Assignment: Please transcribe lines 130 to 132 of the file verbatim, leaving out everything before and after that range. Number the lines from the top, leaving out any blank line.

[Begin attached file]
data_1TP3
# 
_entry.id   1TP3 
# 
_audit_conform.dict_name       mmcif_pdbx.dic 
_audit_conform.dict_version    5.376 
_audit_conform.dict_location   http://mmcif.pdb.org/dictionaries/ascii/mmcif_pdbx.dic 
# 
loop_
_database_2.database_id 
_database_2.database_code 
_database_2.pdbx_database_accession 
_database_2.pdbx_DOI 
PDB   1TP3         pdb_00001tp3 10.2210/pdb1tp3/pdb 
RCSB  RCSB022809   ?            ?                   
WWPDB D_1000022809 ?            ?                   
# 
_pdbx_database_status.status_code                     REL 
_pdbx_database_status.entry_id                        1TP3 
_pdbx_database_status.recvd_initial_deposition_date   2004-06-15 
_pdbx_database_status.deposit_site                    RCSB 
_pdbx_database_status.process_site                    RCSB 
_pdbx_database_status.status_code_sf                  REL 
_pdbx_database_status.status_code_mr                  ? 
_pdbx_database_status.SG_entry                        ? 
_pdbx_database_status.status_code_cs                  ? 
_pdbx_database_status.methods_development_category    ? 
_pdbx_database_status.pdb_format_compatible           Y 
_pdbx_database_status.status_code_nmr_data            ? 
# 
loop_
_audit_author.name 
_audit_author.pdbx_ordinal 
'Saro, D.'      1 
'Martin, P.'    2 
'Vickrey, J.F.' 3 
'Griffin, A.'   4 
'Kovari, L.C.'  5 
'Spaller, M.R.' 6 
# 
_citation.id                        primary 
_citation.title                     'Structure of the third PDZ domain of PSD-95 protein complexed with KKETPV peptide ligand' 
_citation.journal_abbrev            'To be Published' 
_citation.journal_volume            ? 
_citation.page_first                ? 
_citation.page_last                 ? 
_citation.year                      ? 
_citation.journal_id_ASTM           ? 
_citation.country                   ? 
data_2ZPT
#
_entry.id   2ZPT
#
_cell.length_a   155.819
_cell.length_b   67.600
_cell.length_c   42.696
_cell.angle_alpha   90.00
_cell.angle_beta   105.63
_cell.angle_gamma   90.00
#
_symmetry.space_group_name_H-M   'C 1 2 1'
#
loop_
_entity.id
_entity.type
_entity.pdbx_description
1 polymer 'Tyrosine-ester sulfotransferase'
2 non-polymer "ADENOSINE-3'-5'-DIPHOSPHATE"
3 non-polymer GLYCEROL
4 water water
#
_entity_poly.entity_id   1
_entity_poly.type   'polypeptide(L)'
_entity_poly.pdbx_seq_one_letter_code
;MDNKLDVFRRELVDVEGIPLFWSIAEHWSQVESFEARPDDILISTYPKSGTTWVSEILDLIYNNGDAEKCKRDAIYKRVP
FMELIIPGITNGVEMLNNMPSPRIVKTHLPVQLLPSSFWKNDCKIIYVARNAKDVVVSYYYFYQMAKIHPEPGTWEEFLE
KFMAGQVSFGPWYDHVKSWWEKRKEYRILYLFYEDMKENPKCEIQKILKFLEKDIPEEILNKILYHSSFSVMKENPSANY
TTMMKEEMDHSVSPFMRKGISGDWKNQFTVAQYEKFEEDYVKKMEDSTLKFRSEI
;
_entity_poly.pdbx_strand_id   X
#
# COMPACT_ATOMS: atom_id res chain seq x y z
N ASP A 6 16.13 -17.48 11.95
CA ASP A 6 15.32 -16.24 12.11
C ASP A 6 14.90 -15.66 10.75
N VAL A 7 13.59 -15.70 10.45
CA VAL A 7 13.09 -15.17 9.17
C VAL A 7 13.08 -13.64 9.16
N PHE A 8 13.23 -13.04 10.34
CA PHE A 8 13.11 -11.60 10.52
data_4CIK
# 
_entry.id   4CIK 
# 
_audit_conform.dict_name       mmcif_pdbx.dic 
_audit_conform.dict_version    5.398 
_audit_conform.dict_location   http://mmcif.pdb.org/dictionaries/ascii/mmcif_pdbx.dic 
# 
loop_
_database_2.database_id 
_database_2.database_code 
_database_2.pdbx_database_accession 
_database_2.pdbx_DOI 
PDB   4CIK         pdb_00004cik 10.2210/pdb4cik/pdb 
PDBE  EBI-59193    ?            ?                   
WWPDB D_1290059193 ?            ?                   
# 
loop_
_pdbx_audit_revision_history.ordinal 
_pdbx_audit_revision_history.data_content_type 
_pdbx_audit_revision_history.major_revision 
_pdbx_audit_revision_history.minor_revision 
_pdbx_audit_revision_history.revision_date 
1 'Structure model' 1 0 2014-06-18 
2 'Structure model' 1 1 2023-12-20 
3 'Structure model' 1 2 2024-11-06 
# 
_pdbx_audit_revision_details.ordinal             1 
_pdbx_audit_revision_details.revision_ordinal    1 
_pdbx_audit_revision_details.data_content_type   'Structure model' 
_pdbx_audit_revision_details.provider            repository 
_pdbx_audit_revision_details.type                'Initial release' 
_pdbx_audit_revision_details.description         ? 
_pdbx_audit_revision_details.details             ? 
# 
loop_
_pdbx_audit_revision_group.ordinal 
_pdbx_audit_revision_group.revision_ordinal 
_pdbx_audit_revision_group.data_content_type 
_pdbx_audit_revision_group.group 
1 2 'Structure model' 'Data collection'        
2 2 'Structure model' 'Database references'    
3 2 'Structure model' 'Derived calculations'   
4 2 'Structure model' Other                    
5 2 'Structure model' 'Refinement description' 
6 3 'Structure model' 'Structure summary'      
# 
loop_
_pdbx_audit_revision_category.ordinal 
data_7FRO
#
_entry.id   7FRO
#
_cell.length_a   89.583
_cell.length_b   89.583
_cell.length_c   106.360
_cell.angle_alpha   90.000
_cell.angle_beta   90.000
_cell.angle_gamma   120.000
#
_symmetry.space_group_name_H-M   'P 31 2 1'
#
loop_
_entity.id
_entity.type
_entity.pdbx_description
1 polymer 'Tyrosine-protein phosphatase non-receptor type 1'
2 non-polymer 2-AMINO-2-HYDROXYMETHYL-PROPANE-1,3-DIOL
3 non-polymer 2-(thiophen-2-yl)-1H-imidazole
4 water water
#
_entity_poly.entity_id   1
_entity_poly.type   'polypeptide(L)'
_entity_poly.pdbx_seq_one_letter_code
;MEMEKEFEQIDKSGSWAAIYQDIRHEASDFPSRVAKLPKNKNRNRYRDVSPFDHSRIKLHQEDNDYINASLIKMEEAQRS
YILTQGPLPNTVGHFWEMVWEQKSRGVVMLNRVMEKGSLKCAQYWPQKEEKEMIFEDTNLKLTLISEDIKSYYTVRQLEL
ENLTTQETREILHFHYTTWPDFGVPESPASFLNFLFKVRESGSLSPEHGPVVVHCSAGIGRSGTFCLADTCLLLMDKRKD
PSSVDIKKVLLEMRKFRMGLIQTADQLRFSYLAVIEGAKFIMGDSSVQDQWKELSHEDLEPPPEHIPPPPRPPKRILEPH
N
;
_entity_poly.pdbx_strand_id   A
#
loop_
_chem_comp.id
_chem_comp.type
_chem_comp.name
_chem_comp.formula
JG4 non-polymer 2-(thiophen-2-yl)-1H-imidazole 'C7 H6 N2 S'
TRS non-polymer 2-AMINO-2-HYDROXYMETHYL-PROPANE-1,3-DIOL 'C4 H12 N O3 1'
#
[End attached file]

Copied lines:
_pdbx_audit_revision_group.group 
1 2 'Structure model' 'Data collection'        
2 2 'Structure model' 'Database references'    